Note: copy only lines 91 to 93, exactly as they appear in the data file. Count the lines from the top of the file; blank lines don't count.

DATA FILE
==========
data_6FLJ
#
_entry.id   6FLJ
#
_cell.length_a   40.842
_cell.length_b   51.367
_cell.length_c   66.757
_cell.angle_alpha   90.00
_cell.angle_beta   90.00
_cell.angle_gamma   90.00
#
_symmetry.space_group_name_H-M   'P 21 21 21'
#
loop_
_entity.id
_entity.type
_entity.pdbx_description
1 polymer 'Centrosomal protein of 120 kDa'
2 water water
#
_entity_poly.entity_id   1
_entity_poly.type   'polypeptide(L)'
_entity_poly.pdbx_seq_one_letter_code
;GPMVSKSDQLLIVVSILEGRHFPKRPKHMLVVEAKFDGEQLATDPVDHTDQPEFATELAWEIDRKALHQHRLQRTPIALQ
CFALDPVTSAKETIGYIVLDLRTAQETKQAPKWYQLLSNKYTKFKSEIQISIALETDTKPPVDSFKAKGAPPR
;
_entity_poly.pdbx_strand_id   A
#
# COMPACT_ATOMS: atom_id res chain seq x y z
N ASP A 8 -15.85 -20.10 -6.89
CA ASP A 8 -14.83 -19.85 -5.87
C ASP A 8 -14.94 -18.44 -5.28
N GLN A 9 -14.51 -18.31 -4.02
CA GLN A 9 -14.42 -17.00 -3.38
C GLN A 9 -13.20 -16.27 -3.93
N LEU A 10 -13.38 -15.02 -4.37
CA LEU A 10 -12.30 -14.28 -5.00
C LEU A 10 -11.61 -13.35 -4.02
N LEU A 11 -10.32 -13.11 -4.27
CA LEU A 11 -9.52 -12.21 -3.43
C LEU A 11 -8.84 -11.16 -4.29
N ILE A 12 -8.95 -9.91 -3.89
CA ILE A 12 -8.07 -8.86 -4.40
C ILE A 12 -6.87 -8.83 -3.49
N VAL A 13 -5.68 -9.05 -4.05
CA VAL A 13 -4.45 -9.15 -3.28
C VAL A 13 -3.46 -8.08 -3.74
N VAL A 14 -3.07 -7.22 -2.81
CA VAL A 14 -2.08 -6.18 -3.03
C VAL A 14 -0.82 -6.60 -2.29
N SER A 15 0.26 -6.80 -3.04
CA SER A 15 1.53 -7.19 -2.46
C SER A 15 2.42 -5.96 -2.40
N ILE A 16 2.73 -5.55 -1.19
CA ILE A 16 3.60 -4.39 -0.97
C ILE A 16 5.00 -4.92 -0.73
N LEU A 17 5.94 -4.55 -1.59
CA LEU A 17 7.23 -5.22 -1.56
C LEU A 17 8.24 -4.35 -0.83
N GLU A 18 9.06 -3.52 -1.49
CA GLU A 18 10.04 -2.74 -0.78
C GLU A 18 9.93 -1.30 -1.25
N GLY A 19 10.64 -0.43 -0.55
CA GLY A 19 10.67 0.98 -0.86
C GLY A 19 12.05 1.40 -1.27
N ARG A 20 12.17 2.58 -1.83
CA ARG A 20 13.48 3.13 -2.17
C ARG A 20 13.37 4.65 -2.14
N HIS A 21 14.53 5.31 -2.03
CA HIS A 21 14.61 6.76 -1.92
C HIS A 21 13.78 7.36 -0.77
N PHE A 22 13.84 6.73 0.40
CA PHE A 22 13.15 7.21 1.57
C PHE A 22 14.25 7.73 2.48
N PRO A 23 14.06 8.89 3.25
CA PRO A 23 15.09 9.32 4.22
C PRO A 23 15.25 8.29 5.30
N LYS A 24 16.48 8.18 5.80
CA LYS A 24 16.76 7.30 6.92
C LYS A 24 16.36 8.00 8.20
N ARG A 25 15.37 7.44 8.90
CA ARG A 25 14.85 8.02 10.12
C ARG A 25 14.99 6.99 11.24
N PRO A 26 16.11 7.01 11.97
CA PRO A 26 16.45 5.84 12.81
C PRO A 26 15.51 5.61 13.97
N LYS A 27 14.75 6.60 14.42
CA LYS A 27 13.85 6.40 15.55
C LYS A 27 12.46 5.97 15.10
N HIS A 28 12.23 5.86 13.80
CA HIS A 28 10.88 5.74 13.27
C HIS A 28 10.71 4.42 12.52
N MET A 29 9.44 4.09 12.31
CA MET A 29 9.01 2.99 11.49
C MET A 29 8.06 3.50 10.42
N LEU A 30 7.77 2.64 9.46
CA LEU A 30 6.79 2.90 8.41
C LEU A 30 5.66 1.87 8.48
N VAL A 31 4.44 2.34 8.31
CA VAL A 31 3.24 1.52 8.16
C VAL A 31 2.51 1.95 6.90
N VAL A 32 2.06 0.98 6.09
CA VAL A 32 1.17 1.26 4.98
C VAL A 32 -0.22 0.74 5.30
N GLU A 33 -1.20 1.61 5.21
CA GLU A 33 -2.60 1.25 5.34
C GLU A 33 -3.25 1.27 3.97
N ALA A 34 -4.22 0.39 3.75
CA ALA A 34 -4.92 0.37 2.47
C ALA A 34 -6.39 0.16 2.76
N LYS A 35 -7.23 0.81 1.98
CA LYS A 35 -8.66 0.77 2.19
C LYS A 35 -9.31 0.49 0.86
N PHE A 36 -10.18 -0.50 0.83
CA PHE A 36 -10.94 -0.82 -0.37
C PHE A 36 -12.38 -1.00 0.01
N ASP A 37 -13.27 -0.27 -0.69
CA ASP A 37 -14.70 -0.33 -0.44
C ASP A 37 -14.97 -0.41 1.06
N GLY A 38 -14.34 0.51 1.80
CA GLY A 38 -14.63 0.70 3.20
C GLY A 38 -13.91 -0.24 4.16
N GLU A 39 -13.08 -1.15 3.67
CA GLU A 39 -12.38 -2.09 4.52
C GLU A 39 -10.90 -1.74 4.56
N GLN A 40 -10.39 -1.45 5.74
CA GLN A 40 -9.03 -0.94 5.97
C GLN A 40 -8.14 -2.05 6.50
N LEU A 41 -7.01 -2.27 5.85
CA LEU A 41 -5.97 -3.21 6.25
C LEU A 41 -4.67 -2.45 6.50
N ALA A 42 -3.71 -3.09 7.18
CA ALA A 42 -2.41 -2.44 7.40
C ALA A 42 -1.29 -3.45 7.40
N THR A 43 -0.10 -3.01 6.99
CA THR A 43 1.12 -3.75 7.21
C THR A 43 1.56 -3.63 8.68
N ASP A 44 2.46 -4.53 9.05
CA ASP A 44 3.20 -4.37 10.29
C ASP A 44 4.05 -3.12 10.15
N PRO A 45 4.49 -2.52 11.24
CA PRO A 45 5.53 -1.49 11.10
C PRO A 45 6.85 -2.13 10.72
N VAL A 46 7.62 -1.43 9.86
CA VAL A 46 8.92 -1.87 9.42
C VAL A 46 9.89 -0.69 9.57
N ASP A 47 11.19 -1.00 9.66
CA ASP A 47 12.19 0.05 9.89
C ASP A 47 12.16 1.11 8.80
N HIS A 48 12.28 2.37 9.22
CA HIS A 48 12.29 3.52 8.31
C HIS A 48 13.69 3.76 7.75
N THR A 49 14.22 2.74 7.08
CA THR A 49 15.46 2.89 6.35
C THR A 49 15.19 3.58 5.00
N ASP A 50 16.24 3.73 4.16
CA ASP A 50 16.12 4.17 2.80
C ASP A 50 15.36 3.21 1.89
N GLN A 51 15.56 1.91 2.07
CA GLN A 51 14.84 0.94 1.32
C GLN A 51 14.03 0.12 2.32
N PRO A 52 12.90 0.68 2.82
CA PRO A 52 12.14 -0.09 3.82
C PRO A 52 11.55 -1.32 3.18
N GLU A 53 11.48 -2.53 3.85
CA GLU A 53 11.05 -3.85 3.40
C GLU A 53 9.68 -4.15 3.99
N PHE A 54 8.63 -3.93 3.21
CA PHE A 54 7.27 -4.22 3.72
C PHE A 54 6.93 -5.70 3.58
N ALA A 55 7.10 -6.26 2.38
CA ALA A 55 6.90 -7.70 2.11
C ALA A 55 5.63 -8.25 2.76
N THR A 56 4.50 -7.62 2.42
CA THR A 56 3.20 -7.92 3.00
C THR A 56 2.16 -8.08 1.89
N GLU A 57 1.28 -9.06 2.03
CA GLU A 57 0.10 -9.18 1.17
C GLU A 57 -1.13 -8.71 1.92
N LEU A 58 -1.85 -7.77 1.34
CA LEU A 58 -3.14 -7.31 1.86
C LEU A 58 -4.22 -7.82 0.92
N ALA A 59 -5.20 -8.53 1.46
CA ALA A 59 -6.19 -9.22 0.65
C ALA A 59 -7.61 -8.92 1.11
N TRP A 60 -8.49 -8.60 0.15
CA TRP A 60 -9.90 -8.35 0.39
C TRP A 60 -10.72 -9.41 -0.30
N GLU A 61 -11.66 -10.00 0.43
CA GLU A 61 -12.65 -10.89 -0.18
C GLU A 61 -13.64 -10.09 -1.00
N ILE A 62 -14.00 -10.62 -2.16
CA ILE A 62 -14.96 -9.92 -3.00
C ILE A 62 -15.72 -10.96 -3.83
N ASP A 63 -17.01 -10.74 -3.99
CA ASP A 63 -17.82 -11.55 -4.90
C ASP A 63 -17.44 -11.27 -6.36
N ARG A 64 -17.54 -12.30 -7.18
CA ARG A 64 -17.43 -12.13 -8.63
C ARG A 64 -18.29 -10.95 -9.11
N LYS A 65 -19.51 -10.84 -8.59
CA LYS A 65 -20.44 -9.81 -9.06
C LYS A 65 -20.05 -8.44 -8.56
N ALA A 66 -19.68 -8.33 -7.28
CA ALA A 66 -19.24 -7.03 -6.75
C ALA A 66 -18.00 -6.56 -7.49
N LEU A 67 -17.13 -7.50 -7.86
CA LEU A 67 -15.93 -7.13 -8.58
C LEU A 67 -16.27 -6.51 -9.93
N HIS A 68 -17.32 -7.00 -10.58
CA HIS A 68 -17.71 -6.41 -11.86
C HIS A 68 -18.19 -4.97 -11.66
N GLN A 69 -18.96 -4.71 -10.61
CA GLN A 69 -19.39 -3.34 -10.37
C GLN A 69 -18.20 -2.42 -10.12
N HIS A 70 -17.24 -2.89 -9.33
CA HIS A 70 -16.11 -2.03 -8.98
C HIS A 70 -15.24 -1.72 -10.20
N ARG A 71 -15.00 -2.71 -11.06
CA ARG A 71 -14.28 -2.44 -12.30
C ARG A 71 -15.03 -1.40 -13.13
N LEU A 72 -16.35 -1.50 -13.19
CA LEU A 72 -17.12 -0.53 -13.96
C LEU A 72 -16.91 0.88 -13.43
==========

CA HIS A 28 10.88 5.74 13.27
C HIS A 28 10.71 4.42 12.52
N MET A 29 9.44 4.09 12.31